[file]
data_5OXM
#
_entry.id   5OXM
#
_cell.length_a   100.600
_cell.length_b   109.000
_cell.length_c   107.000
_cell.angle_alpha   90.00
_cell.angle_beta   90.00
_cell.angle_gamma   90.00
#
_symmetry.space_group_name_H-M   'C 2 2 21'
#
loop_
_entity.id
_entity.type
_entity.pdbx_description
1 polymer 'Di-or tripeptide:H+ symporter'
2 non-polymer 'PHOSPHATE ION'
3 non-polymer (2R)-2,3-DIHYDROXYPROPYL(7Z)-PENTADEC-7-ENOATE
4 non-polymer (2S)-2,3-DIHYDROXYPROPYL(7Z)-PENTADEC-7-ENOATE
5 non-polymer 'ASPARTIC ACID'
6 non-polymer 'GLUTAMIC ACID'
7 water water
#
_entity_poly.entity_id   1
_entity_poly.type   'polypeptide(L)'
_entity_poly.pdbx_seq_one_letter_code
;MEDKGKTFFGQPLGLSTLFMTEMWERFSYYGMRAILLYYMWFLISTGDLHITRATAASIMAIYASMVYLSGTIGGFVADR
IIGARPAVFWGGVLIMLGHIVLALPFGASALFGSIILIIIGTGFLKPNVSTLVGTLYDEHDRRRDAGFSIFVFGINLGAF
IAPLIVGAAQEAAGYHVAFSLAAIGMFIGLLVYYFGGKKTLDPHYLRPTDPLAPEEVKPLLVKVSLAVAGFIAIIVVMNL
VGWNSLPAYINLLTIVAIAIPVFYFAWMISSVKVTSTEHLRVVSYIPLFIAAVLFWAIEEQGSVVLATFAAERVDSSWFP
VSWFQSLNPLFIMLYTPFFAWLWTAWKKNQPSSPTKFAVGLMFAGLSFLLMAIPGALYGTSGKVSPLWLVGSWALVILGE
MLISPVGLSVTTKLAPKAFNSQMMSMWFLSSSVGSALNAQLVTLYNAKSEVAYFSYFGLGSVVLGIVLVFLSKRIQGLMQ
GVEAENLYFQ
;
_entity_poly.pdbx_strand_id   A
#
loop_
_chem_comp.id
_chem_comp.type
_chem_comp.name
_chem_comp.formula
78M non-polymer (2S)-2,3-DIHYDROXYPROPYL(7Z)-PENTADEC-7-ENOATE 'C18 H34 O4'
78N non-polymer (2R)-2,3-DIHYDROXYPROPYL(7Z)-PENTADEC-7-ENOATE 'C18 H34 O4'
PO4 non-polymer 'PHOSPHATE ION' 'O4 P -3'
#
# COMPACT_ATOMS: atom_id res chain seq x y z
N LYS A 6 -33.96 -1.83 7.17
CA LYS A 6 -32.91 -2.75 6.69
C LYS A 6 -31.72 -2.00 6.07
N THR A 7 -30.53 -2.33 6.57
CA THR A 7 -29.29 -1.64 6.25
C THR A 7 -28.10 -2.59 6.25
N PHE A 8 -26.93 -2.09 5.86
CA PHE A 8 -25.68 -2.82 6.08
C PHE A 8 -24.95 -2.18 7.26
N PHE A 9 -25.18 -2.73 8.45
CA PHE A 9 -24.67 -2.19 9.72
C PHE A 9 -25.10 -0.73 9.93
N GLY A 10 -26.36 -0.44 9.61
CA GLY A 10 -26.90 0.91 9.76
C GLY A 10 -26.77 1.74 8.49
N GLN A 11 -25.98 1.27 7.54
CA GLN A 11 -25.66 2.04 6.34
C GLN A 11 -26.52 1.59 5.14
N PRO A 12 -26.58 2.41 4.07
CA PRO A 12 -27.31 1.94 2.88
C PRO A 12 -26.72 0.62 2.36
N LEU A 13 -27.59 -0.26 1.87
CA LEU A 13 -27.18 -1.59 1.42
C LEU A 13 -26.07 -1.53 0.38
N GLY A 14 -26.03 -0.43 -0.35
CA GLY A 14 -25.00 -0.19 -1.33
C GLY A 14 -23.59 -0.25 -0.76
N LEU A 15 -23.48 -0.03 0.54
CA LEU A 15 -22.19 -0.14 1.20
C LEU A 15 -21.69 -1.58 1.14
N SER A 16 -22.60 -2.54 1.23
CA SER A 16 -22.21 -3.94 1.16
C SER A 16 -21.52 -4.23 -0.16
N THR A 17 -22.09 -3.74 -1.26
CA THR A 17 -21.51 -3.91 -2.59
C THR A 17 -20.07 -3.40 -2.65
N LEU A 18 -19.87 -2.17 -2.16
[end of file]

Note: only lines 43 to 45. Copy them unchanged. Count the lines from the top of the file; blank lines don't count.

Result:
_chem_comp.formula
78M non-polymer (2S)-2,3-DIHYDROXYPROPYL(7Z)-PENTADEC-7-ENOATE 'C18 H34 O4'
78N non-polymer (2R)-2,3-DIHYDROXYPROPYL(7Z)-PENTADEC-7-ENOATE 'C18 H34 O4'